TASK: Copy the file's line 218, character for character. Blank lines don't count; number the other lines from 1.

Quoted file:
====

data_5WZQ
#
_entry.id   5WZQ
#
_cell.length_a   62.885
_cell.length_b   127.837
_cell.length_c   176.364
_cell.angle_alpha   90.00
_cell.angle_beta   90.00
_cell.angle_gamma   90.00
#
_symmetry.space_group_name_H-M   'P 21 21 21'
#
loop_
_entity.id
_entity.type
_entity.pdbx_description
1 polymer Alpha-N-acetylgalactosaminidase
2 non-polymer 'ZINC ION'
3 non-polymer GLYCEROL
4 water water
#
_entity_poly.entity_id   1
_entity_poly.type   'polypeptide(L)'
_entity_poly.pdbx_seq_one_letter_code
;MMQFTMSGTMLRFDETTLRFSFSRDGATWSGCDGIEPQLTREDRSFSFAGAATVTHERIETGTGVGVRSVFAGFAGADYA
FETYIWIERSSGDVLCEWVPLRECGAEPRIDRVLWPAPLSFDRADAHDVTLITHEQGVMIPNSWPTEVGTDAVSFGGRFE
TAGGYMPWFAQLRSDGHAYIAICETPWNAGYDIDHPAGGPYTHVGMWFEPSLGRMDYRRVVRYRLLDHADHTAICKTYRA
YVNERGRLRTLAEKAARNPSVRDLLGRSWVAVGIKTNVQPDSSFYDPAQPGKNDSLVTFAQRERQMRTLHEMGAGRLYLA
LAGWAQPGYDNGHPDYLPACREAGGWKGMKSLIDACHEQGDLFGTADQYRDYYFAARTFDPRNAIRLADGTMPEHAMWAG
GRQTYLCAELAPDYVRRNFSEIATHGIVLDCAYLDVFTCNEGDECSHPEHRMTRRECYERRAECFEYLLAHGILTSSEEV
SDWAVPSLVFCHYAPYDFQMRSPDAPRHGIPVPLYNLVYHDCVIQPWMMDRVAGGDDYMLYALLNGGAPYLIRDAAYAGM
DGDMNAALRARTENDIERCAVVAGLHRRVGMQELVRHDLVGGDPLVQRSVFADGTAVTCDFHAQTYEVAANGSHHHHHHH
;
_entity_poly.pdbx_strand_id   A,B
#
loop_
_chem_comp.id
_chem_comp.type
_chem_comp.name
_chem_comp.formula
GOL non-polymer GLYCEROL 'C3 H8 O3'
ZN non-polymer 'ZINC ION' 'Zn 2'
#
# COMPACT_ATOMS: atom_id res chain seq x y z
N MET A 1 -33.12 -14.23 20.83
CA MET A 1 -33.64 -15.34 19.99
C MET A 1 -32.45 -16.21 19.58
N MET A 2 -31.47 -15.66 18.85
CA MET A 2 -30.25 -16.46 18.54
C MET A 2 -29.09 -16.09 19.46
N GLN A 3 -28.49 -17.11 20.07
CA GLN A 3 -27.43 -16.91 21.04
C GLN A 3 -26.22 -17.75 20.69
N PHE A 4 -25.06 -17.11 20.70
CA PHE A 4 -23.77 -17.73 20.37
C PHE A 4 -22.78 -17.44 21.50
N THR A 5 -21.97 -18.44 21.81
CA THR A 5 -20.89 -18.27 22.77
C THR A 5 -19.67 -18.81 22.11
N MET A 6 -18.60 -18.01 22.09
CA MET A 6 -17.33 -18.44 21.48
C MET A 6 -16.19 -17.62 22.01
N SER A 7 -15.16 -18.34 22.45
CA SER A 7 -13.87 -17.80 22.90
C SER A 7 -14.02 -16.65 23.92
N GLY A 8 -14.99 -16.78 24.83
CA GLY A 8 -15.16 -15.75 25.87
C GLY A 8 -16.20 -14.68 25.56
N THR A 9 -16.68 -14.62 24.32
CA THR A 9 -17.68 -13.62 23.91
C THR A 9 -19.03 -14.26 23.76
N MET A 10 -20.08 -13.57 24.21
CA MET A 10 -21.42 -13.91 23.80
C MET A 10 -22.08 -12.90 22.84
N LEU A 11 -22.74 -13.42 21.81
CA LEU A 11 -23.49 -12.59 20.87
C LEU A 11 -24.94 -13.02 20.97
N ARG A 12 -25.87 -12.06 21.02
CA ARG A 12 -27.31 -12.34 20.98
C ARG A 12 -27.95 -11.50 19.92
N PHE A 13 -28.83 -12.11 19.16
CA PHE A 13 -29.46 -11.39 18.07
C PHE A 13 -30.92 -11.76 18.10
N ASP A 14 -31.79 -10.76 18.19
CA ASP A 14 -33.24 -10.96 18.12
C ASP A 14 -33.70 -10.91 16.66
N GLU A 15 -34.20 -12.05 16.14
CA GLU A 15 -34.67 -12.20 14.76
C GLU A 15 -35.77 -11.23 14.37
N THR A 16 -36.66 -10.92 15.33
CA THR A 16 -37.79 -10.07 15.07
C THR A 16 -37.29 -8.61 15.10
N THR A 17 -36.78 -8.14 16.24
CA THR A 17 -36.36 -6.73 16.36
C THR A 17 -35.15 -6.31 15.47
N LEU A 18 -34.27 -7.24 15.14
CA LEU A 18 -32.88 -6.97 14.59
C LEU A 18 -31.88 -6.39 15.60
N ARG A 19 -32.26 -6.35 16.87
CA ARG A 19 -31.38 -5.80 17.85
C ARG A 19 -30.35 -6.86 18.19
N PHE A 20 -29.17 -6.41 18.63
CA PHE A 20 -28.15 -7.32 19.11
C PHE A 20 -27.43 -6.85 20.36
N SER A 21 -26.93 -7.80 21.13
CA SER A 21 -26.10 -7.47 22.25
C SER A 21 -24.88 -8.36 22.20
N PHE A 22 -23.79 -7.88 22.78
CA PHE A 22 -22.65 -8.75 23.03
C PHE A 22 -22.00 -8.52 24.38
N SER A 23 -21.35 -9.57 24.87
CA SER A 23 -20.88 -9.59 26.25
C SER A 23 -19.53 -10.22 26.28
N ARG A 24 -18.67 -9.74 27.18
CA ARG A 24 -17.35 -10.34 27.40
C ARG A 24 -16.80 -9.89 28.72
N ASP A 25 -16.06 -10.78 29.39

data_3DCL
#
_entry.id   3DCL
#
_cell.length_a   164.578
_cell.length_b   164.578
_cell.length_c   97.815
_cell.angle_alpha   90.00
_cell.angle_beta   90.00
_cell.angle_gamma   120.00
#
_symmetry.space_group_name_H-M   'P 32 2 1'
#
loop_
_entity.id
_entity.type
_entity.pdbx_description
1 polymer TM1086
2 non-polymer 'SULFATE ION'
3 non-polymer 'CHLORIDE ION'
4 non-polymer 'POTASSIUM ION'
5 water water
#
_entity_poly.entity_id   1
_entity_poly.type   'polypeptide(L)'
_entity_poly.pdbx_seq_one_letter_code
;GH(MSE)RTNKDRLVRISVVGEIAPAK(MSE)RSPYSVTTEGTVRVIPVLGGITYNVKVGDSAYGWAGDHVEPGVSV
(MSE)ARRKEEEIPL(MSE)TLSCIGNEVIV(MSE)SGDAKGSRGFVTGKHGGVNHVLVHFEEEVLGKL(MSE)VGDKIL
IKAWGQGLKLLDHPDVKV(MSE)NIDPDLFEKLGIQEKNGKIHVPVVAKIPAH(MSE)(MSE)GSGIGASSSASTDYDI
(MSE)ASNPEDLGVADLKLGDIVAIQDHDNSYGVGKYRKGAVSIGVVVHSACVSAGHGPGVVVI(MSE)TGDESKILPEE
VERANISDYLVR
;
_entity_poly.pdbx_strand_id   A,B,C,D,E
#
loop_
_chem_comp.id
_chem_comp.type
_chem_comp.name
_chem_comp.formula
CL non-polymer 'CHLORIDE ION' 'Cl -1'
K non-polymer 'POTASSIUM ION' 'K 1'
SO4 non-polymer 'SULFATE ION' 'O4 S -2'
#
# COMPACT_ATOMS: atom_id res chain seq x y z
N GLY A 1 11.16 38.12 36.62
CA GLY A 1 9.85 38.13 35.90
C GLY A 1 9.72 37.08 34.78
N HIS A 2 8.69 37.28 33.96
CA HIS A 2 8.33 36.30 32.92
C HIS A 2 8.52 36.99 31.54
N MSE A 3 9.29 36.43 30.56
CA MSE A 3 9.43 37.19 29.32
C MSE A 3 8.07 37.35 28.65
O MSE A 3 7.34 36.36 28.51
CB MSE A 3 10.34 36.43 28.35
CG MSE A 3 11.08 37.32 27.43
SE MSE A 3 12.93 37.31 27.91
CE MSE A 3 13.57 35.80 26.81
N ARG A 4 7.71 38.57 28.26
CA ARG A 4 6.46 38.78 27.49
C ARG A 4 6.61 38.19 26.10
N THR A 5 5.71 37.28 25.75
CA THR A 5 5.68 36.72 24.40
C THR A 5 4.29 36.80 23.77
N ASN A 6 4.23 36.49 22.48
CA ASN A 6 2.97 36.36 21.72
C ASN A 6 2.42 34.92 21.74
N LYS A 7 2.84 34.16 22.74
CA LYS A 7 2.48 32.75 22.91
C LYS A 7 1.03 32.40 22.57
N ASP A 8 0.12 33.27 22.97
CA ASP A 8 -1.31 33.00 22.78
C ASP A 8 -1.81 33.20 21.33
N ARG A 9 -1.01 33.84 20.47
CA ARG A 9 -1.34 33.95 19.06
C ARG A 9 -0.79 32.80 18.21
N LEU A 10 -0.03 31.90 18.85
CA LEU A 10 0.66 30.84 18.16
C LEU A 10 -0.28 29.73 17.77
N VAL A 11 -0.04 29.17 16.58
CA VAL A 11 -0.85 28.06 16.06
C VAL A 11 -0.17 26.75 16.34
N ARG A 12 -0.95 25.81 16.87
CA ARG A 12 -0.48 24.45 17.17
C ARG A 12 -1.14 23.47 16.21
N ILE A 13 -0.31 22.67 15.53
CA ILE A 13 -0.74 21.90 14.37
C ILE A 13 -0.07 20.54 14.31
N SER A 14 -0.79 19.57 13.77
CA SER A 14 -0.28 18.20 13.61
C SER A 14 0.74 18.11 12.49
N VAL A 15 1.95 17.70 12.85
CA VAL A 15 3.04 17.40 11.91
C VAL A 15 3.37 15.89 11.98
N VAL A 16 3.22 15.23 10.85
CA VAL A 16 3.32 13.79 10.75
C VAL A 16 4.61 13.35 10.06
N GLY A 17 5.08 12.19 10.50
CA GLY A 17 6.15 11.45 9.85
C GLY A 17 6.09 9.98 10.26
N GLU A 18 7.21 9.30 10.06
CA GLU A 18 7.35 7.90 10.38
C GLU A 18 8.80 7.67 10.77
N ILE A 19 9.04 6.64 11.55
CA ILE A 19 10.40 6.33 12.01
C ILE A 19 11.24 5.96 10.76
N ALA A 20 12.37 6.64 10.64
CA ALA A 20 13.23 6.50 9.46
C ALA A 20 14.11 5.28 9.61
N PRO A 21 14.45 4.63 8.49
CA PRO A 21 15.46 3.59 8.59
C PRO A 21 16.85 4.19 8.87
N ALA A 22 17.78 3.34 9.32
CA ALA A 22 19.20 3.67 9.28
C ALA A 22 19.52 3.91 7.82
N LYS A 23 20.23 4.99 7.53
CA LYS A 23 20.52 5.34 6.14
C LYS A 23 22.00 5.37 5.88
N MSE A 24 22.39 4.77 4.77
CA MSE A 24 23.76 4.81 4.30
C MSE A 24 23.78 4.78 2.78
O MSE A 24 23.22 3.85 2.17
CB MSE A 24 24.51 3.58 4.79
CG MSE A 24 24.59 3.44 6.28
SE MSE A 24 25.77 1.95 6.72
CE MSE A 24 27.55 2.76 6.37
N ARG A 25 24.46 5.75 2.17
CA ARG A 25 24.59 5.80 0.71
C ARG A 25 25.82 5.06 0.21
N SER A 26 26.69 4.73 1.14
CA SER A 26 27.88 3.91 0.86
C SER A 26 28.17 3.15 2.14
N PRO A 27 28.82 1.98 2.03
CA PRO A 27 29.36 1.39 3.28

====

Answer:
C GLY A 17 6.09 9.98 10.26